“Medallion has a pilot program in eight cities right now. By Q3 of next year, we will have doubled that. I should be tending to the demands of my business, not wasting away here in Mayberry getting sued by every rideshare company and navigation software developer from Silicon Valley,” Amir said. “My father busted his ass to try to get ahead. He did everything that was ever asked of him, and then the system screwed him over. I won’t allow that to happen to me.”

Amir Zawar is a complicated client. He created a business empire beyond his father’s wildest dreams. He’s also a resentful, angry defendant. His attitude works out very badly in court, where he calls the EDTX corrupt.

“If you think I’m going to display even the slightest amount of deference to this court while it threatens to destroy everything I’ve built, then, respectfully, Your Honor, you are out of your fucking mind.”


The judge’s face was like stone.

The rancor escalates, Judge Gardner fines Amir, and Amir tosses hundreds at the bench “as if the judge had just given Amir a private lap dance.” Gardner sends James a pleading glance for him to get his angry client under control. But when James lays hands on Amir and tries to push him towards his chair, Amir explodes again and knocks James to the ground. The bailiffs handcuffs Amir while he screams at the judge, threatening to kill him.  Gardner orders his bailiff to lock up Amir, who is promptly arrested and sent to to jail. But his lawyers get him sprung.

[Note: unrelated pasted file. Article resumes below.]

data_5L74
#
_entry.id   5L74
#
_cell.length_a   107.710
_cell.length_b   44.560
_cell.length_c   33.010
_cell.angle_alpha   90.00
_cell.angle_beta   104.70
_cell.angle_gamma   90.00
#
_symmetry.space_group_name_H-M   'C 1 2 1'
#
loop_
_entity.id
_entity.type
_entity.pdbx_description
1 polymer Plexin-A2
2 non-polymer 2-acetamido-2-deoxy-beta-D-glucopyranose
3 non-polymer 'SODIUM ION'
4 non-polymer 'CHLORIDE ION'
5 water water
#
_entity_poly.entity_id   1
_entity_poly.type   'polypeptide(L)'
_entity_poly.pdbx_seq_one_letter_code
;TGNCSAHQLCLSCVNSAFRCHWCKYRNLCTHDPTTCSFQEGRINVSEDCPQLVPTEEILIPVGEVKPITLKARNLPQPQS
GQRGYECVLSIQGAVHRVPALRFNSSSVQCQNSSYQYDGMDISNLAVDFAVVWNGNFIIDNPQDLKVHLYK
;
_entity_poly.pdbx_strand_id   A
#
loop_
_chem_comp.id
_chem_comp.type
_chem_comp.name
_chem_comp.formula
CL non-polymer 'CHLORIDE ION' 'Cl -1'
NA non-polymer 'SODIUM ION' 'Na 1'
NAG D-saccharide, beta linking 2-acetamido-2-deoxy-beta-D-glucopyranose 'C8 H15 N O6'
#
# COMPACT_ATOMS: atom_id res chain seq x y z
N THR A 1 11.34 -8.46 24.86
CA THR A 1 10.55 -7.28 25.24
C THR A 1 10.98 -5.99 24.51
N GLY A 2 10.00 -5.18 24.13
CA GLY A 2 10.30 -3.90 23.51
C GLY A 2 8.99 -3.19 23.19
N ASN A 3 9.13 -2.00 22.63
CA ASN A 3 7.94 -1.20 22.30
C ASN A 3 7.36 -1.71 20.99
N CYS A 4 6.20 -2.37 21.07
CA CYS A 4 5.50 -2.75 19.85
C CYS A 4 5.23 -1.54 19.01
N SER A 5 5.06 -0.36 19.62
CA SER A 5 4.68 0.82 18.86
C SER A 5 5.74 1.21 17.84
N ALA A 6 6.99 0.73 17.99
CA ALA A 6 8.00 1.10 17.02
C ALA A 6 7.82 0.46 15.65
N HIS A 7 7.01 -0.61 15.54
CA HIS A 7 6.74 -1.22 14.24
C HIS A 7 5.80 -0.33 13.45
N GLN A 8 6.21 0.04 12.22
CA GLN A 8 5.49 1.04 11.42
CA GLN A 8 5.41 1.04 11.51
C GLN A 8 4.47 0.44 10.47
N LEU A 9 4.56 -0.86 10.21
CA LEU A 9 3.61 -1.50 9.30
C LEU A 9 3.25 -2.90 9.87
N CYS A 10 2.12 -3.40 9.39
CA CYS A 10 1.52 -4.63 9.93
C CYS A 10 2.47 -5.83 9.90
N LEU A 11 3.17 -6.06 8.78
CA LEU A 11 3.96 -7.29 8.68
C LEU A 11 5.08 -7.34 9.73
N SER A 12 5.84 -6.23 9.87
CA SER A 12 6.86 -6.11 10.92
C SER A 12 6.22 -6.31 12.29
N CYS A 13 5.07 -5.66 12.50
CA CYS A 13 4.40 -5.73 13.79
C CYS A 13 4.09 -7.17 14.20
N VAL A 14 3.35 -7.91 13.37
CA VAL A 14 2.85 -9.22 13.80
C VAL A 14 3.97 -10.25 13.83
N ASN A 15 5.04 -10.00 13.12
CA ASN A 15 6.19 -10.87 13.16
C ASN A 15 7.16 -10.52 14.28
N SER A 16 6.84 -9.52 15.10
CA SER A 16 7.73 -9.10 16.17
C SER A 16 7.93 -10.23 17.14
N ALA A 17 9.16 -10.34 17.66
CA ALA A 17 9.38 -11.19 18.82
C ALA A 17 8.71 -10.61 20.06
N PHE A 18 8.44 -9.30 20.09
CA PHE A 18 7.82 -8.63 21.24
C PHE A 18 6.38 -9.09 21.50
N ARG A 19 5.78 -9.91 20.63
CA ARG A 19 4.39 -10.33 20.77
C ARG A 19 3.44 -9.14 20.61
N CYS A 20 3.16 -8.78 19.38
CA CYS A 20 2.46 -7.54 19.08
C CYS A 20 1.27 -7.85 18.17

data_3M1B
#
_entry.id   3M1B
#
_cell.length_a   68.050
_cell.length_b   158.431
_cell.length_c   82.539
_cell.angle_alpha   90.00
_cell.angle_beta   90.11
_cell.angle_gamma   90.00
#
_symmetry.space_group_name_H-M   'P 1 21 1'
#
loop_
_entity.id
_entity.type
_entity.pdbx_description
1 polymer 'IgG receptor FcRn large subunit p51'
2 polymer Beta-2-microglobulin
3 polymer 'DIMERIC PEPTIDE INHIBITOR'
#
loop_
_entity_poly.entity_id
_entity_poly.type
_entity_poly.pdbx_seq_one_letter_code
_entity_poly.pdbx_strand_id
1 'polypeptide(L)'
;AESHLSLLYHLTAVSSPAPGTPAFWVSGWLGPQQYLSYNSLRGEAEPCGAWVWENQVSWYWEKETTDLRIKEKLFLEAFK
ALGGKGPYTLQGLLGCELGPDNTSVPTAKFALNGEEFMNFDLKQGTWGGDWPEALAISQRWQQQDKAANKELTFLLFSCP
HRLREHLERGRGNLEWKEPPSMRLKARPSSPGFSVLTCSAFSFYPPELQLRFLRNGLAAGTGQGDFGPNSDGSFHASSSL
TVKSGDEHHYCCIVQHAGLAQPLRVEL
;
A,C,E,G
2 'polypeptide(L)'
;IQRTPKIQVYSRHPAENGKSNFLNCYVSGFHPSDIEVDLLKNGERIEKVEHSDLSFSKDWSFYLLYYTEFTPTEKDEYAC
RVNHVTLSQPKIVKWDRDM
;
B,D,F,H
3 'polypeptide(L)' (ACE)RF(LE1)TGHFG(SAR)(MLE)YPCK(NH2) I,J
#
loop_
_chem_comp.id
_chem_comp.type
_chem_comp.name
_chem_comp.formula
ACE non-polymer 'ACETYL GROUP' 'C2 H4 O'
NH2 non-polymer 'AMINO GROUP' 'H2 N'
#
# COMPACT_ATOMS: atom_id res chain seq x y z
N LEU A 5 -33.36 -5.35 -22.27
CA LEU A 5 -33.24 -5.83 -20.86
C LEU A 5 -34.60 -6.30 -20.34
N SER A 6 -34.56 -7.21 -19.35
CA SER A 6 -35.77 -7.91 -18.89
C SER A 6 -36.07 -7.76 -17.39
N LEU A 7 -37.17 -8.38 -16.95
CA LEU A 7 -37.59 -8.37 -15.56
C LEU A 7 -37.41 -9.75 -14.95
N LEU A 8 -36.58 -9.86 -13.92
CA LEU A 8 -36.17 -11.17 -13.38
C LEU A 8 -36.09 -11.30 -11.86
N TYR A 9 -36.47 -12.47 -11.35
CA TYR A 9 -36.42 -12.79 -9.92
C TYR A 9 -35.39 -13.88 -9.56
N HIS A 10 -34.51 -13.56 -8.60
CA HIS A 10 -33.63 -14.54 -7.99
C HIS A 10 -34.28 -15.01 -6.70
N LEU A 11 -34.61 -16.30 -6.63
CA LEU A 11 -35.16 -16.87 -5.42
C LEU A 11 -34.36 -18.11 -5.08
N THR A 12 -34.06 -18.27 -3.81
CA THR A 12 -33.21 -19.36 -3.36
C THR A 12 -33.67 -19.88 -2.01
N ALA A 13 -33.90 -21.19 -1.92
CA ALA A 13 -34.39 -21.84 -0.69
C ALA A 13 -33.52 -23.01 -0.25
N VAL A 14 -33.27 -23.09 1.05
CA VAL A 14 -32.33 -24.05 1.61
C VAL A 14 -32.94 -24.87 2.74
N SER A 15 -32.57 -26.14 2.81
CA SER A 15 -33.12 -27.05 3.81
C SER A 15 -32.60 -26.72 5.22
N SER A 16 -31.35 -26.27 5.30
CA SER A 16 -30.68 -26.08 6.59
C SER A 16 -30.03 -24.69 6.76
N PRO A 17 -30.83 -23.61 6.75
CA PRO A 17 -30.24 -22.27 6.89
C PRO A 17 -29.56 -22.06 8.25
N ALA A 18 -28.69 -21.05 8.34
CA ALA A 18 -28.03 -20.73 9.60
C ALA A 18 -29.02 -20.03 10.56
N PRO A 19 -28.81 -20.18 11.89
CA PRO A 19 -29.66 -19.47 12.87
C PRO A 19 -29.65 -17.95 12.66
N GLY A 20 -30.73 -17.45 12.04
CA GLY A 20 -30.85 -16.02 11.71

That night the traditional Christmas party is held at the courthouse. James, slightly the worse for wear, makes his way home, only to be woken up in the middle of the night. Amir has been accused of murder. The victim is Judge Gardner. No way, James is not going to defend him. Amir is wealthy, he’s a visible minority and he stands accused of killing a beloved hometown hero. The police arrest Amir because he meets the three biggies: motive; opportunity; and no alibi.

Somehow James is persuaded to take the case. Amir’s law firm fleshes out James’ team by assigning a new associate, a former prosecutor, to help him. James is not a criminal defense lawyer but Amir insists he wants him. James vacillates between believing Amir and thinking he his client might be a killer. Does James get extra time to prepare for a high profile murder trial? No such luck, as Gardner’s replacement is determined to follow in Gardner’s footsteps. It’s not called the rocket docket for nothing.

The plot summation says it all: “A freewheeling, small-town attorney takes on a national murder trial when an out-of-town client is accused of killing a federal judge in Texas.” It gets even better when you flesh out the details, like the fact that the murdered federal judge was a mentor and father-figure to James Euchre, an occasionally erratic and temperamental local lawyer. The Local is a brilliant, cinematic story as big as Texas.

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  2. Buy patents

    In a recent court case, the defendant was found guilty of a number of serious crimes, including fraud and perjury. As a result, the court has ordered the defendant to pay damages in the amount of $23.5 million. This punishment will help to ensure that the defendant pays for their actions and helps to protect the public from future harm.